“There is a significant, on-going element of uncertainty, preventing the wave of M&A we hoped for and macroeconomic pressures including slow global growth, unresolved regulatory, fiscal and tax issues, and high valuations driving down returns are slowing inorganic growth plans,” said Richard Jeanneret, Americas Vice Chair, Transaction Advisory Services for the EY organization. “The stagnant US deal volumes in the first half of 2013 have done little to reassure corporate executives hoping for a strong M&A rebound this year, but we are still seeing deals in certain industries and private equity firms are looking for opportunities.”
The number of deals for the first half of 2013 in the US decreased just 3% to 3,845 deals from 3,949 deals in the same period in 2012. There was a larger drop quarter over quarter as overall activity slipped 11% to 1,810 deals in Q2 2013 from 2,035 deals in Q1 2013 after a relatively strong start to the year.
“The stagnant US deal volumes in the first half of 2013 have done little to reassure corporate executives hoping for a strong M&A rebound this year, but we are still seeing deals in certain industries and private equity firms are looking for opportunities,” said Mr. Jeanneret.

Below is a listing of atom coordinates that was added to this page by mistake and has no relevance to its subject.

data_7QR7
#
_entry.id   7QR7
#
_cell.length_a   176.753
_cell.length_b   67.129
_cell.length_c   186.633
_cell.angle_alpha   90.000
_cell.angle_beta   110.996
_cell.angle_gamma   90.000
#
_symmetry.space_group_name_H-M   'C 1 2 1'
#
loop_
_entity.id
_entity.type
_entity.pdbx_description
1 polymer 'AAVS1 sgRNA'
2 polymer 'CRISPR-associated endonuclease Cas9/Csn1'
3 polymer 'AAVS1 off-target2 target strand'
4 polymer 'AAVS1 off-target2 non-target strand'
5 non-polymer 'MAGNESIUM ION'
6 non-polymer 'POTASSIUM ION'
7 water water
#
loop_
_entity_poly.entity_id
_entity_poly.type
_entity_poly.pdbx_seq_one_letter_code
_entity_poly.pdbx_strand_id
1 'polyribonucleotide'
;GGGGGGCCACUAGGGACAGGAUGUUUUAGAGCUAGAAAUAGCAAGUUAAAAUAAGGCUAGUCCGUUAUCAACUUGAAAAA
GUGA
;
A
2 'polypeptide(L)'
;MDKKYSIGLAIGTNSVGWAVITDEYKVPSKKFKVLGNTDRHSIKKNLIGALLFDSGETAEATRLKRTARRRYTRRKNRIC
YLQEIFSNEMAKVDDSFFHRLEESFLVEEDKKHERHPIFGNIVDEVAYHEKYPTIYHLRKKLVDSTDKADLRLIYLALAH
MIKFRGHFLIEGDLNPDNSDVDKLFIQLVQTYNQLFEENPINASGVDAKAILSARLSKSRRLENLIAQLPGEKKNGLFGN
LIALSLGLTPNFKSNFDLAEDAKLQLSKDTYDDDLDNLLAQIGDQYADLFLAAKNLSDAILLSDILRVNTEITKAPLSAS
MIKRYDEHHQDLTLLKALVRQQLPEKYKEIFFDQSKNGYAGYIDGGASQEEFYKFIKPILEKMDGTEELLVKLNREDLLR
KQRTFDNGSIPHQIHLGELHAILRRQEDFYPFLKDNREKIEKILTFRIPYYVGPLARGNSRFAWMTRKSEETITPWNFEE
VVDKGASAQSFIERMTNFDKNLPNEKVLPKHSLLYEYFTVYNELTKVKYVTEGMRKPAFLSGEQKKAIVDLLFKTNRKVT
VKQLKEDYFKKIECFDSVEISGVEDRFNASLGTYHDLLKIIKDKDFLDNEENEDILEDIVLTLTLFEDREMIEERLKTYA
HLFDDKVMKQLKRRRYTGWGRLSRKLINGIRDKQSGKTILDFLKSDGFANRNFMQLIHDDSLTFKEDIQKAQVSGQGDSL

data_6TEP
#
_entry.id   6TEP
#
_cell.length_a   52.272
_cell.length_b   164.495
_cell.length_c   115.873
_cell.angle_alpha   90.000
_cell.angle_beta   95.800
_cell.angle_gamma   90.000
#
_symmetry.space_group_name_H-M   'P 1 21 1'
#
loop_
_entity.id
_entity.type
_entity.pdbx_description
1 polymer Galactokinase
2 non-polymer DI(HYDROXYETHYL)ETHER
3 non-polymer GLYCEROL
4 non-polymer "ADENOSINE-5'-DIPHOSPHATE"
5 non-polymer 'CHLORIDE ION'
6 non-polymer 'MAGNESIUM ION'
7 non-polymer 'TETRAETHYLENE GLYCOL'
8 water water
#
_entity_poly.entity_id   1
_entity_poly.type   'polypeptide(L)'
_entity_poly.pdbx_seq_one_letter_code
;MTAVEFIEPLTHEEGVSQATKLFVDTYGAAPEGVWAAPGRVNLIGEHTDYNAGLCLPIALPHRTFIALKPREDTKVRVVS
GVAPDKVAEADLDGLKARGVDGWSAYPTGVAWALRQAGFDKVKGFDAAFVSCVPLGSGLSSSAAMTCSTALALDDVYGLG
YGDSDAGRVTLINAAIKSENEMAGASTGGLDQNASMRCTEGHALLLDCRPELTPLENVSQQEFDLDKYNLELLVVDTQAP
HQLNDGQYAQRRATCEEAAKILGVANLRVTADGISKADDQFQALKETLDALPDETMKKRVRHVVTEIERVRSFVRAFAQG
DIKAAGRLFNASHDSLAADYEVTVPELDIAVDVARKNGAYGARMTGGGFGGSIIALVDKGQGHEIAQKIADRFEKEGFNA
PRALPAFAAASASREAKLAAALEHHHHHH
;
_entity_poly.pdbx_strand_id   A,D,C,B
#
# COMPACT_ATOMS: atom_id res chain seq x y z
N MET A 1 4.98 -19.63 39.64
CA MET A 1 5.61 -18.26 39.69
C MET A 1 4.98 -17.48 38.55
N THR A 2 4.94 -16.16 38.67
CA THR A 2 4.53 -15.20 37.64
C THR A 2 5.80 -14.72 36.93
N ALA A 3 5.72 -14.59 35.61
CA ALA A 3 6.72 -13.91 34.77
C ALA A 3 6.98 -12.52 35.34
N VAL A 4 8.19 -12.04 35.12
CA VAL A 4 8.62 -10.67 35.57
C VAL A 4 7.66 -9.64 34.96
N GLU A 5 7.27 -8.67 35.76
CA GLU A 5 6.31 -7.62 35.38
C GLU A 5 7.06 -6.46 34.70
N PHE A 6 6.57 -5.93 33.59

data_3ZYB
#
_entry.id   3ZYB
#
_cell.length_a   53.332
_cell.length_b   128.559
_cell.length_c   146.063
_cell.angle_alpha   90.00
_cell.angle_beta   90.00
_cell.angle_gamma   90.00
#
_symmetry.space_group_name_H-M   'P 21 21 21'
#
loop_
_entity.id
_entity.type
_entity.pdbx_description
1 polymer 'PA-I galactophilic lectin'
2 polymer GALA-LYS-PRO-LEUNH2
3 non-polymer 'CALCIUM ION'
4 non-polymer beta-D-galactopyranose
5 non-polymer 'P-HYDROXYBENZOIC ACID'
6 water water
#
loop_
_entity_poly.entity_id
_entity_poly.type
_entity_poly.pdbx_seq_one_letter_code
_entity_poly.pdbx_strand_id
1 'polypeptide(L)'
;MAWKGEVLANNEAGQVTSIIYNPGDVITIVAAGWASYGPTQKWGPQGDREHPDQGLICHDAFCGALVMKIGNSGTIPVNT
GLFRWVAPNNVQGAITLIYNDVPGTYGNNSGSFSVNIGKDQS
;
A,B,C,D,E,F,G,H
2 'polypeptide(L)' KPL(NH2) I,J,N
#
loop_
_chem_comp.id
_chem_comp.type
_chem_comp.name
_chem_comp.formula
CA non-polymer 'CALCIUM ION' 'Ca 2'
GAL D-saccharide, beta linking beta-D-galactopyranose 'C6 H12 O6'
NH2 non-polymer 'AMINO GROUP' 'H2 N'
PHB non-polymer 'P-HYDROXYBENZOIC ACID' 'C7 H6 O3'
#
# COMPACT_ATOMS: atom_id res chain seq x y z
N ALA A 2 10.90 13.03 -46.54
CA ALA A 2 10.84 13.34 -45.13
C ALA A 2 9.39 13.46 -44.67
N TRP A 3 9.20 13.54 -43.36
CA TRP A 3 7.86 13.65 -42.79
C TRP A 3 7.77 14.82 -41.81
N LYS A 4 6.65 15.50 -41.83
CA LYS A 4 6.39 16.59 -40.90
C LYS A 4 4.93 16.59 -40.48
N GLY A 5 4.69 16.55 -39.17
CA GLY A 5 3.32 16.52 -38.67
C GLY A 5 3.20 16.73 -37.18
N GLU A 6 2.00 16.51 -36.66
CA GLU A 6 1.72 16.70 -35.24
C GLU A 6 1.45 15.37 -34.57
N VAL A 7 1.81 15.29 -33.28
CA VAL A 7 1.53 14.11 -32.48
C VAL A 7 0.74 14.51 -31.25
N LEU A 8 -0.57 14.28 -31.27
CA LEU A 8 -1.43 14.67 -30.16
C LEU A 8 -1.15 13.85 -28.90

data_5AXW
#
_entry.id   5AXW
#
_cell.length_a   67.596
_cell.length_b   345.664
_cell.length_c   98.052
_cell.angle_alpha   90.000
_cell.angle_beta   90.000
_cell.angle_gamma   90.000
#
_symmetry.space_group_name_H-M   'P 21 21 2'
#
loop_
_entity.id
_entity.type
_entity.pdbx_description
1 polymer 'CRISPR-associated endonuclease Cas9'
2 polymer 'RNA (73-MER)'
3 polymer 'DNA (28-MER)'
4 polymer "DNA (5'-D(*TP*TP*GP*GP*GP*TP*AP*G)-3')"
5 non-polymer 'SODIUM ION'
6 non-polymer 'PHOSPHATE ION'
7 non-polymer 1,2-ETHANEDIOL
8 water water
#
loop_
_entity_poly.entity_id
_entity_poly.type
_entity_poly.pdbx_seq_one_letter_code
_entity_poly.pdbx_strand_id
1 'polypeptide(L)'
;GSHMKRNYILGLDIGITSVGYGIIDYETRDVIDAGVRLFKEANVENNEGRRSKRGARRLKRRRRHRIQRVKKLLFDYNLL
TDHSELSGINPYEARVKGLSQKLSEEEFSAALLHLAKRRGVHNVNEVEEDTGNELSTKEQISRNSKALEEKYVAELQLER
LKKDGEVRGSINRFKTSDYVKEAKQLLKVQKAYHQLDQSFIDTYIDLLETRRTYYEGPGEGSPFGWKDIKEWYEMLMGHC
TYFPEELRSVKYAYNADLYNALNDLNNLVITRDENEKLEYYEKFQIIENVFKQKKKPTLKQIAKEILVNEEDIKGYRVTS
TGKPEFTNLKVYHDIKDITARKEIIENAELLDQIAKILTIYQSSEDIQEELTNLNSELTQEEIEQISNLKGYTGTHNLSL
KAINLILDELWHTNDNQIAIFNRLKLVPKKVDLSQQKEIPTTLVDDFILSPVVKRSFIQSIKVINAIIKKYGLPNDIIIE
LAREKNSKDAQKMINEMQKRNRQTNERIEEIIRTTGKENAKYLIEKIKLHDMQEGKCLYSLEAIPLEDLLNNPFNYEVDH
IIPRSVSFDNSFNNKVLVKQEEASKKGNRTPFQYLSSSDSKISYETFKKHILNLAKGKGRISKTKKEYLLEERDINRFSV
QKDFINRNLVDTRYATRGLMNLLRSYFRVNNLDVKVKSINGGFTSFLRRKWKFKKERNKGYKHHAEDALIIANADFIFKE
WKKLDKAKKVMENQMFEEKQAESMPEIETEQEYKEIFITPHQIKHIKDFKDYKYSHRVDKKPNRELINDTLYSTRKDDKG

On a positive note, US deal value shot up 29% for the first half of the year to $416.3 billion in 2013 to date from $323.8 billion in the first half of 2012. Similar to deal activity, valuations declined 14% from Q1 2013 at $223.3 billion to $193.1 billion in Q2 2013. This is due to a number of high-profile deals with large price tags announced in the US.
“The fact that we saw a few mega-deals in the first six months indicates that some companies are feeling more confident about the US economy and are willing to make bolder moves, but we do not expect these mega-deals to spur an uptick in the number of deals as most were opportunistic transactions,” said Mr. Jeanneret.
According to EY, the fundamentals for deal-making are in place and confidence is improving with plenty of cash available and open credit markets. Fortune 1000 companies continue to hold a tremendous amount of cash on their balance sheets and have over $1.8 trillion in cash.
Fundamental reset in M&A volumes?